One thing that stands to improve is the amount of reading required to solve otherwise straightforward puzzles. Pertinent descriptions of the traps, aftermaths, and even some genuinely delightful jokes are exclusively conveyed through long text, thereby eating up more time than most would endure in a timed game. It may prove helpful to provide strategically bolded headlines or pictorial illustrations in place of too many words: should the patrons choose to bypass detailed reading in favor of faster and less cumbersome game play, they have that freedom.
Production & More • A Killer Déjà Vu
In some aspects, "Seen" can be interpreted as the spiritual successor of "Cut-throat". Truly, both productions involve the rescuing of a hostage from a malicious criminal, and though the felons' motives and M.O. differ, at its very core, all escape room killers share similar DNA.
Also factually, "Seen" IS the physical successor, because it utilizes the same set that once housed the lair of the handcuff killer. Though modifications are made, some same prop pieces live to see another day. For instance, the lockers and the toilet (a vicious slayer must-have!) both make a return. Therefore, understandably, even with all brand new puzzles, part of the overall game flow will still feel the exact same since, well, there's really only that one way to examine the John.
So for above rationales, I have reservations recommending playing both games. While "Seen" is most surely the improved version and more enriching choice between the two, "Cut-throat" is much cheaper per head once you've gathered a group of 4 or more. Weigh your options accordingly, consumers.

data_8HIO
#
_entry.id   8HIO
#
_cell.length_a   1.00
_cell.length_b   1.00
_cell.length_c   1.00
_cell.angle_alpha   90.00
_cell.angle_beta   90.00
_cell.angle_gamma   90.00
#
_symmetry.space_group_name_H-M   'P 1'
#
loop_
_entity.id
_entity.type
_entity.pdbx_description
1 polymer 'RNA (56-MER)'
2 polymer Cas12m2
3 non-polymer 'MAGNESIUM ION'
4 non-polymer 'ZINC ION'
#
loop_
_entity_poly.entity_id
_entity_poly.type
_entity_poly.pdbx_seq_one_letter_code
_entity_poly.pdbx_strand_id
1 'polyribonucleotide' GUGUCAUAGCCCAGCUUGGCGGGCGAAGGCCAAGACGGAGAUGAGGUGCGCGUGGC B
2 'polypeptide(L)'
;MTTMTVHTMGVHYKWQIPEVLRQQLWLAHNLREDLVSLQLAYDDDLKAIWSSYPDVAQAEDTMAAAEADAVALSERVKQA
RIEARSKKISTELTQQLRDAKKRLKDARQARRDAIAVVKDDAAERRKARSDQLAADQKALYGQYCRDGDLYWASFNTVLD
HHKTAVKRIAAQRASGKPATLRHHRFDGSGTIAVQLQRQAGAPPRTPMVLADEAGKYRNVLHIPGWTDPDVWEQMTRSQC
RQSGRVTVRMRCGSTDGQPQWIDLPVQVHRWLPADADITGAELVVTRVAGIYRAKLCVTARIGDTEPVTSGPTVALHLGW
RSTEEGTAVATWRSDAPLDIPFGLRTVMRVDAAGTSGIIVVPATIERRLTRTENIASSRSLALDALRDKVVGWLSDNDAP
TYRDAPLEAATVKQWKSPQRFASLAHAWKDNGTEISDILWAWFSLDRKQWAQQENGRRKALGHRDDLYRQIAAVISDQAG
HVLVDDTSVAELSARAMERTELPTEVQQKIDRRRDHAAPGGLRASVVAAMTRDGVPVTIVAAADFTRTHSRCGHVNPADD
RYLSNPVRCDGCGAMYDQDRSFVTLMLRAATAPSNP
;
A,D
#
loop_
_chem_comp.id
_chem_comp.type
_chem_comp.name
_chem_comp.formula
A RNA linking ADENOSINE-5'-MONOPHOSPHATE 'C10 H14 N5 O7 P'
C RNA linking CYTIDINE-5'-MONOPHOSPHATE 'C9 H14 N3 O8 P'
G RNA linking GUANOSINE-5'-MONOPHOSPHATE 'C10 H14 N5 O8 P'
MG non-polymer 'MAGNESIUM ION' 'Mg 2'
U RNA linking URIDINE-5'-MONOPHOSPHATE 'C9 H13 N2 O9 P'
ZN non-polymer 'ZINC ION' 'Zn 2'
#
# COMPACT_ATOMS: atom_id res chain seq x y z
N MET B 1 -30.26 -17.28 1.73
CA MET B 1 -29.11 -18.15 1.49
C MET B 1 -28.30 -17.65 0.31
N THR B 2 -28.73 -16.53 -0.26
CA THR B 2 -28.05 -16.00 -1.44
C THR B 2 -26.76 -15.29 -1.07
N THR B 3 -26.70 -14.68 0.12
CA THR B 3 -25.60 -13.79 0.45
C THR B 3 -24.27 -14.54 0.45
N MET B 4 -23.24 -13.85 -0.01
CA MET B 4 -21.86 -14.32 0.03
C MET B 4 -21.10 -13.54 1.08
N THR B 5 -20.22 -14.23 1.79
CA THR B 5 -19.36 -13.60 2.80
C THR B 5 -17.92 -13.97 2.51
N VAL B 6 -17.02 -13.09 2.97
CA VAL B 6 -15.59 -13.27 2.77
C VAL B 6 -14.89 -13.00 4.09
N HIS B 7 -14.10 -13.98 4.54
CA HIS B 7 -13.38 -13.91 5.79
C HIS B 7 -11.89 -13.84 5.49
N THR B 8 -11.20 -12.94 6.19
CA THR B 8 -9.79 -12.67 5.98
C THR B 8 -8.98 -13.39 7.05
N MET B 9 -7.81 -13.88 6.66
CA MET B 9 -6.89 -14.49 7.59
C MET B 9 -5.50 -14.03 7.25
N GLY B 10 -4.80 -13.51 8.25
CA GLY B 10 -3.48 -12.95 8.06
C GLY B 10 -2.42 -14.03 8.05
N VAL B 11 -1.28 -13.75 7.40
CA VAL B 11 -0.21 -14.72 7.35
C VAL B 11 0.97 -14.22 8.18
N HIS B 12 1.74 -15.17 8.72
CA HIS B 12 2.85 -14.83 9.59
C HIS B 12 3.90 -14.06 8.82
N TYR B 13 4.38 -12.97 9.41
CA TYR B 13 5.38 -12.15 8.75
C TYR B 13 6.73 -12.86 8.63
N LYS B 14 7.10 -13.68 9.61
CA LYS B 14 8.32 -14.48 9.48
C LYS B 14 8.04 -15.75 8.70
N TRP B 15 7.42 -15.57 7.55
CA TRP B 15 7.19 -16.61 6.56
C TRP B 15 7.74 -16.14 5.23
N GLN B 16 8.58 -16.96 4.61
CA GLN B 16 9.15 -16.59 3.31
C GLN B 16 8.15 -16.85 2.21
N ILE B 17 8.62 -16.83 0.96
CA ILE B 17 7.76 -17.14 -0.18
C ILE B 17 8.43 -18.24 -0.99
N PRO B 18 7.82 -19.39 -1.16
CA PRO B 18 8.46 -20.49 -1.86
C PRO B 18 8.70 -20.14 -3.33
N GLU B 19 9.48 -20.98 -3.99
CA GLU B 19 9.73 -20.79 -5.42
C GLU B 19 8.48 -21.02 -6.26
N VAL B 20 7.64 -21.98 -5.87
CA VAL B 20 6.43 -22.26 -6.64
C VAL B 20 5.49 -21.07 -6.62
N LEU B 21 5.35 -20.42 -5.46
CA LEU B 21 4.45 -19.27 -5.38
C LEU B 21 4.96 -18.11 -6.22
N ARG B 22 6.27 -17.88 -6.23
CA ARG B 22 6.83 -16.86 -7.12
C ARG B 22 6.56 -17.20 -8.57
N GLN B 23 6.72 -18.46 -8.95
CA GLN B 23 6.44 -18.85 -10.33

Overall, production is adequate and, again, consistent with what I've come to expect from our Canadian friend. While there is definite room for improvement, Mystery Mansion's strengths often lie in the overall package, and not visuals alone. (Nevertheless, actual inclusion of trap setups as physical props would certainly up the wow factor by numerous folds!)
Admittedly, "Seen" may not be the most refined selection off the company's online games roster, but if you're simply looking for some casual puzzling sprinkled with some harmless, arguably lowbrow comedy, this may be a good fit. Hey, nothing wrong with that--adulting is hard in 2020. (Or rather, especially hard in 2020.)
⤻ Full disclosure: Complimentary game access was generously provided for review purposes.
⤻ All media credited to and provided by contents owners. No copyright infringement intended.
⤻ Speed code for on-site search: MMERSeen